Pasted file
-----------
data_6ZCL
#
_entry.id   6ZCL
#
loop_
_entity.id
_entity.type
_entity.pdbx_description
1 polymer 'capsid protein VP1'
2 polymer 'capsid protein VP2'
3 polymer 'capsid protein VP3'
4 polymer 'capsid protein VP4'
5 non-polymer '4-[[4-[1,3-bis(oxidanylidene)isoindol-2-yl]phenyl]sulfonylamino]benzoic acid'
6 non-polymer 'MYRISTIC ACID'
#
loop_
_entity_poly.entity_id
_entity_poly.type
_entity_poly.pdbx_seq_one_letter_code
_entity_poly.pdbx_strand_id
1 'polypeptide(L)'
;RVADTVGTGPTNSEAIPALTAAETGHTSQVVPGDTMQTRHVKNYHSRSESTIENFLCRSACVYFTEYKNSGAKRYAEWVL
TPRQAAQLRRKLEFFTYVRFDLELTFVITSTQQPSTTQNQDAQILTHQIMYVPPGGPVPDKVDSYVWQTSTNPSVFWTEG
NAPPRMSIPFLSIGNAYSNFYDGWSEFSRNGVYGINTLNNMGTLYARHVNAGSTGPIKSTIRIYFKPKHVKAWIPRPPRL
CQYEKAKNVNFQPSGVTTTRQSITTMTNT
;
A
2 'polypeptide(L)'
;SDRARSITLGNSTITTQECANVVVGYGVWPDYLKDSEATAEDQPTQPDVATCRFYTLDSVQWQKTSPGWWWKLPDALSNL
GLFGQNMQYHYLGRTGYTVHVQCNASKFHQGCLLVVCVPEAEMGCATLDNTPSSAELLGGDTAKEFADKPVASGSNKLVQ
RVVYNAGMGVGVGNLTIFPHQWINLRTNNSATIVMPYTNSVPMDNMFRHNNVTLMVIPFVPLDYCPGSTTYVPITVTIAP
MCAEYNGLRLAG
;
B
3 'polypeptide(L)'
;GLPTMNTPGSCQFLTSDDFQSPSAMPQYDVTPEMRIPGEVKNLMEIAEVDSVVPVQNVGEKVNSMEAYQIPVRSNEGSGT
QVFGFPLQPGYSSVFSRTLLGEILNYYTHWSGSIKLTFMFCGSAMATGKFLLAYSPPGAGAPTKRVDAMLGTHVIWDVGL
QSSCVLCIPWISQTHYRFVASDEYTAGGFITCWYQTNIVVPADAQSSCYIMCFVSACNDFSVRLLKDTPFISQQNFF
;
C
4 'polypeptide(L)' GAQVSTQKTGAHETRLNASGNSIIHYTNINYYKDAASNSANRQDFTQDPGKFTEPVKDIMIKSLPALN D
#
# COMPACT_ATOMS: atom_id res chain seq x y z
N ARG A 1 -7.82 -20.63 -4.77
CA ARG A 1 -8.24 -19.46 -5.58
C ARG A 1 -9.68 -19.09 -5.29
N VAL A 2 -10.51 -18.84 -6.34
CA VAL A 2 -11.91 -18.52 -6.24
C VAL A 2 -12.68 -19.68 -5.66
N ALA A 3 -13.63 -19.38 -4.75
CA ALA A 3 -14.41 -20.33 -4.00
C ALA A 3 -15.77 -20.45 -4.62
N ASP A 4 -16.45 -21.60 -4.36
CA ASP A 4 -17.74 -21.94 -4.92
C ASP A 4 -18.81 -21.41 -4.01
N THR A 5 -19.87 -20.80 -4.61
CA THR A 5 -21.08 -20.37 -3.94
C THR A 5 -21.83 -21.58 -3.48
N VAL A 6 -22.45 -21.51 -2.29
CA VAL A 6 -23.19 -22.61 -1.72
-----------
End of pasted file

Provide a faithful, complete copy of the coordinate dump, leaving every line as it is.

data_6ZCL
#
_entry.id   6ZCL
#
loop_
_entity.id
_entity.type
_entity.pdbx_description
1 polymer 'capsid protein VP1'
2 polymer 'capsid protein VP2'
3 polymer 'capsid protein VP3'
4 polymer 'capsid protein VP4'
5 non-polymer '4-[[4-[1,3-bis(oxidanylidene)isoindol-2-yl]phenyl]sulfonylamino]benzoic acid'
6 non-polymer 'MYRISTIC ACID'
#
loop_
_entity_poly.entity_id
_entity_poly.type
_entity_poly.pdbx_seq_one_letter_code
_entity_poly.pdbx_strand_id
1 'polypeptide(L)'
;RVADTVGTGPTNSEAIPALTAAETGHTSQVVPGDTMQTRHVKNYHSRSESTIENFLCRSACVYFTEYKNSGAKRYAEWVL
TPRQAAQLRRKLEFFTYVRFDLELTFVITSTQQPSTTQNQDAQILTHQIMYVPPGGPVPDKVDSYVWQTSTNPSVFWTEG
NAPPRMSIPFLSIGNAYSNFYDGWSEFSRNGVYGINTLNNMGTLYARHVNAGSTGPIKSTIRIYFKPKHVKAWIPRPPRL
CQYEKAKNVNFQPSGVTTTRQSITTMTNT
;
A
2 'polypeptide(L)'
;SDRARSITLGNSTITTQECANVVVGYGVWPDYLKDSEATAEDQPTQPDVATCRFYTLDSVQWQKTSPGWWWKLPDALSNL
GLFGQNMQYHYLGRTGYTVHVQCNASKFHQGCLLVVCVPEAEMGCATLDNTPSSAELLGGDTAKEFADKPVASGSNKLVQ
RVVYNAGMGVGVGNLTIFPHQWINLRTNNSATIVMPYTNSVPMDNMFRHNNVTLMVIPFVPLDYCPGSTTYVPITVTIAP
MCAEYNGLRLAG
;
B
3 'polypeptide(L)'
;GLPTMNTPGSCQFLTSDDFQSPSAMPQYDVTPEMRIPGEVKNLMEIAEVDSVVPVQNVGEKVNSMEAYQIPVRSNEGSGT
QVFGFPLQPGYSSVFSRTLLGEILNYYTHWSGSIKLTFMFCGSAMATGKFLLAYSPPGAGAPTKRVDAMLGTHVIWDVGL
QSSCVLCIPWISQTHYRFVASDEYTAGGFITCWYQTNIVVPADAQSSCYIMCFVSACNDFSVRLLKDTPFISQQNFF
;
C
4 'polypeptide(L)' GAQVSTQKTGAHETRLNASGNSIIHYTNINYYKDAASNSANRQDFTQDPGKFTEPVKDIMIKSLPALN D
#
# COMPACT_ATOMS: atom_id res chain seq x y z
N ARG A 1 -7.82 -20.63 -4.77
CA ARG A 1 -8.24 -19.46 -5.58
C ARG A 1 -9.68 -19.09 -5.29
N VAL A 2 -10.51 -18.84 -6.34
CA VAL A 2 -11.91 -18.52 -6.24
C VAL A 2 -12.68 -19.68 -5.66
N ALA A 3 -13.63 -19.38 -4.75
CA ALA A 3 -14.41 -20.33 -4.00
C ALA A 3 -15.77 -20.45 -4.62
N ASP A 4 -16.45 -21.60 -4.36
CA ASP A 4 -17.74 -21.94 -4.92
C ASP A 4 -18.81 -21.41 -4.01
N THR A 5 -19.87 -20.80 -4.61
CA THR A 5 -21.08 -20.37 -3.94
C THR A 5 -21.83 -21.58 -3.48
N VAL A 6 -22.45 -21.51 -2.29
CA VAL A 6 -23.19 -22.61 -1.72